Failed Georgia gubernatorial candidate Stacey Abrams warned Friday that if voter suppression wasn't addressed properly in 2020, "we will be having a very different conversation, potentially in Russian, in 2030."
Abrams has repeatedly blamed voter-suppression for her narrow loss to Republican Brian Kemp in last year's Georgia governor's race, although voter registrations and turnout rose during Kemp's tenure and fact-checks undercut her claim that the election was not "fair." Since her defeat, her star has risen in the Democratic Party and she has focused on voting reform efforts in Georgia. She is also mulling a 2020 bid for the presidency or another shot at the Georgia governorship in 2022.
At a national security forum, Abrams reeled off a list of recent laws she said were being pushed to disenfranchise people, particularly those of color, across the United States, and encouraged the audience to educate itself on the issue.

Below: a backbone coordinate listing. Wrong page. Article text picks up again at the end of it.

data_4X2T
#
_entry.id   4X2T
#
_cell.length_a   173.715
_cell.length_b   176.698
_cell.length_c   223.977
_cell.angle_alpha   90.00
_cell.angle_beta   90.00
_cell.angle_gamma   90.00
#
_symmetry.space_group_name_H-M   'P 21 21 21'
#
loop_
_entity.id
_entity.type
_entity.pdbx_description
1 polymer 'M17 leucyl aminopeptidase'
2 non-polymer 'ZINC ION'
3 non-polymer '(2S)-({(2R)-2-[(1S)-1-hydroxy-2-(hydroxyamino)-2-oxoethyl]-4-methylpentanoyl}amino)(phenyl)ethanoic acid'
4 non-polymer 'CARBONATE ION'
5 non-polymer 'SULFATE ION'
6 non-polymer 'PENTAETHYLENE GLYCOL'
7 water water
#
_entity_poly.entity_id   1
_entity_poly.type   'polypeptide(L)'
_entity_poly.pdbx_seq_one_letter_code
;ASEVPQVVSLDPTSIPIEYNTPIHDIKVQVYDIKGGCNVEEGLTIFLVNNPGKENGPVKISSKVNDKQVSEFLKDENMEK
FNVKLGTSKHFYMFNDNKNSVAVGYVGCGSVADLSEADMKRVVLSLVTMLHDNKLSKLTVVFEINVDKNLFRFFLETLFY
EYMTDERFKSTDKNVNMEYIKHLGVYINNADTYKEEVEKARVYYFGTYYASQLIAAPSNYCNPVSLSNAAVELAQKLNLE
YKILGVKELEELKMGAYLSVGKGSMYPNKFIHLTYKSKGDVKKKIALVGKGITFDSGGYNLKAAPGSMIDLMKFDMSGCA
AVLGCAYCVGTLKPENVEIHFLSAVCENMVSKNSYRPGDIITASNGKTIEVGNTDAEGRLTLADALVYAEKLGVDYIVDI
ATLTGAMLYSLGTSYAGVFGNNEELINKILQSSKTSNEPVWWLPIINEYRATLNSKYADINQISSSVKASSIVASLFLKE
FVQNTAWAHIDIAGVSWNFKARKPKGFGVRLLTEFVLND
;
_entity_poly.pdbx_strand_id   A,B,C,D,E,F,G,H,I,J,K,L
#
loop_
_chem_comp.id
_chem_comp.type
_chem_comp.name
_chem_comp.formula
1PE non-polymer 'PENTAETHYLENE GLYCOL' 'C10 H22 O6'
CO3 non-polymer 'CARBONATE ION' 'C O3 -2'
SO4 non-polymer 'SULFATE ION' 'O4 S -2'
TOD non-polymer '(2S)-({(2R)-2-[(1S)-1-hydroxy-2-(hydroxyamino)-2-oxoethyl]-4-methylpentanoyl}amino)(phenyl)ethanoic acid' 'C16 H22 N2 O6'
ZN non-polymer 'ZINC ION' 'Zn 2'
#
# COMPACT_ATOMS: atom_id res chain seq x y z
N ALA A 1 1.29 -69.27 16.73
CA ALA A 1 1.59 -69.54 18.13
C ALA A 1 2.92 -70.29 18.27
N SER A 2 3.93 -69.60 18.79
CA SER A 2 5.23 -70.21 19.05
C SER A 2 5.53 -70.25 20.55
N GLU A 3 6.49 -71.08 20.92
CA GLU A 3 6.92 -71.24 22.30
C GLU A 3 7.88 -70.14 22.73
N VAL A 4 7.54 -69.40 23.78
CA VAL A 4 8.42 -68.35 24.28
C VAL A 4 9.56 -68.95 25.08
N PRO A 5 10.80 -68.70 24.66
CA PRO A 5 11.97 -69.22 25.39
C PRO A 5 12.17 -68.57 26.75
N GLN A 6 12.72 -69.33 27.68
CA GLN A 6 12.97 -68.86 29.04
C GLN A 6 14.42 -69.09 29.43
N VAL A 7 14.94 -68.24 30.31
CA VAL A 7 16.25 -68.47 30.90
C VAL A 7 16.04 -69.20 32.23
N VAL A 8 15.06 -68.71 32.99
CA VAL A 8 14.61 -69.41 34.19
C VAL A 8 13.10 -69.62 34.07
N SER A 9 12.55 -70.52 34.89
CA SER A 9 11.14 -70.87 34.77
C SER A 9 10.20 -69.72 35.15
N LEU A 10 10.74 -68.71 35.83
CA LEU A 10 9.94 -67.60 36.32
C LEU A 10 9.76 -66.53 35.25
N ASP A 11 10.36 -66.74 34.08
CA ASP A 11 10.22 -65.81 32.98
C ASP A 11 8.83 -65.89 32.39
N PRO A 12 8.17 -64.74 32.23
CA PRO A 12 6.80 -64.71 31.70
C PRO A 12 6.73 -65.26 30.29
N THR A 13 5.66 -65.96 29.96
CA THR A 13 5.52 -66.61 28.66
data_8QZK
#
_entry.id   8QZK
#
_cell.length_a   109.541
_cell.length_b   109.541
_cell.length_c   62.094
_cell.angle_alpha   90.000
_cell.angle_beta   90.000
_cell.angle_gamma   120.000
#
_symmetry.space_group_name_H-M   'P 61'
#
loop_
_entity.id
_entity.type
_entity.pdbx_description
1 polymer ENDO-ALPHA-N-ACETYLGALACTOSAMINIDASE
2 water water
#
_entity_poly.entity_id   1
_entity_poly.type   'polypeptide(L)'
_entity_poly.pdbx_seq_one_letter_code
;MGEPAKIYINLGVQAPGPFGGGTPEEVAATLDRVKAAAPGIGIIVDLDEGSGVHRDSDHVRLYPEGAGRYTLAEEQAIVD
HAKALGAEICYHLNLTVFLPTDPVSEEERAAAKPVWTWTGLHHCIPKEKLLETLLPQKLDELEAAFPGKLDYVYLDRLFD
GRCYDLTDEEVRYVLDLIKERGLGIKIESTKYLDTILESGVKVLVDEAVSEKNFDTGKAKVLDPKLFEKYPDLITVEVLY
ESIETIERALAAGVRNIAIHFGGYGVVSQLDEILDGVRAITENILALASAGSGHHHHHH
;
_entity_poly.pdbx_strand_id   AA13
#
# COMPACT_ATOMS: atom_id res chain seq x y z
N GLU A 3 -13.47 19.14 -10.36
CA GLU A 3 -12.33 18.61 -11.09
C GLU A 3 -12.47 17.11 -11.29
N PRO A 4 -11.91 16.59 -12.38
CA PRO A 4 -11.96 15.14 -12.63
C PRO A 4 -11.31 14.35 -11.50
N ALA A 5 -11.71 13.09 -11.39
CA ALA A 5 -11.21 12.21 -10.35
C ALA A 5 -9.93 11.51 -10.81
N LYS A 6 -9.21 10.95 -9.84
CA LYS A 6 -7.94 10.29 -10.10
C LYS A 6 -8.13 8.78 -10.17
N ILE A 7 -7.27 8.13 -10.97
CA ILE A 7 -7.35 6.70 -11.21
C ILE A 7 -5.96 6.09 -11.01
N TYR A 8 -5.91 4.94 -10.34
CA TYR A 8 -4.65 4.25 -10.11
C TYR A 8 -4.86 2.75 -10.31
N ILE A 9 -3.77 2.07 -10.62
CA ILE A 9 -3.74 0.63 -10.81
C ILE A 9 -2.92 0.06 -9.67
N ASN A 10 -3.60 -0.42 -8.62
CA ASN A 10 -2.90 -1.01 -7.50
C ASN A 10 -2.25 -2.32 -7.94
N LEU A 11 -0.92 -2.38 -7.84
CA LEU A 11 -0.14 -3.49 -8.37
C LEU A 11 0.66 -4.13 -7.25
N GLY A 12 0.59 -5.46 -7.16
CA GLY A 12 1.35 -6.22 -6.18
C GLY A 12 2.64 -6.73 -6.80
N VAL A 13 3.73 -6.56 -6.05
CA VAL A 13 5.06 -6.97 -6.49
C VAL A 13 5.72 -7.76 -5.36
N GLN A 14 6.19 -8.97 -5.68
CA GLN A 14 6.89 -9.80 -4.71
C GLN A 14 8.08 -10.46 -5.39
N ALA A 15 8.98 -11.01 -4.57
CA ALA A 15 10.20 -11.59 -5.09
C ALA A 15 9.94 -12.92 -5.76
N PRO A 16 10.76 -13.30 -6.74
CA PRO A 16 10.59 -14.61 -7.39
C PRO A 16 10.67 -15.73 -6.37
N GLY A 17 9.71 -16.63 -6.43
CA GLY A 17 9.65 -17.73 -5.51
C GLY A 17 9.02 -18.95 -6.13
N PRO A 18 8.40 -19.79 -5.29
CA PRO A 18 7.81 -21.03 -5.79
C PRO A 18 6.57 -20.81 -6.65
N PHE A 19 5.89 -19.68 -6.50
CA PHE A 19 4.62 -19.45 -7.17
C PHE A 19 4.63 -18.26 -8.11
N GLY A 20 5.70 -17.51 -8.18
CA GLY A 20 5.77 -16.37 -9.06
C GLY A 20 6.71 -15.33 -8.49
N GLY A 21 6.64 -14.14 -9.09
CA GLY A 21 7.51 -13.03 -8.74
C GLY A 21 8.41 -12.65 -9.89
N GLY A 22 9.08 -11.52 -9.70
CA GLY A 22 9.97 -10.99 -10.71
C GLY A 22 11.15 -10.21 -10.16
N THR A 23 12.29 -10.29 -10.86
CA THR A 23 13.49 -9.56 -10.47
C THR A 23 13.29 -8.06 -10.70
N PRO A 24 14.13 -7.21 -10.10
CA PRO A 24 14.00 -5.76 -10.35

"There's no more fundamental and national-security crisis than the theft of our elections, not simply through Russian hacking, which is incredibly important and we have to pay attention to it, but by the suppression of the very voters whose voices could change the direction of our country," she said.
Suppression of the vote is "pervasive" and "insidious," she said, because it convinces people it's a "user error."
"If we do not secure our democracy and ensure that every vote counts in 2020, we will be having a very different conversation, possibly in Russian, in 2030," she said, to cheers and applause.
Abrams calls voter suppression a national security threat to the nation. "If we do not secure our democracy in 2020 ... we will be having a very different conversation, potentially in Russian, in 2030." #NatSec2020
— Mike Memoli (@mikememoli) May 10, 2019
Abrams spoke alongside former New Orleans Mayor Mitch Landrieu and former Obama White House adviser Ben Rhodes at the event. She has repeatedly claimed she "won" the Georgia race and the election was "stolen" by Kemp, but she lost by nearly 55,000 votes.
She recently ruled out a run for the U.S. Senate in 2020 against Georgia Republican Sen. David Perdue.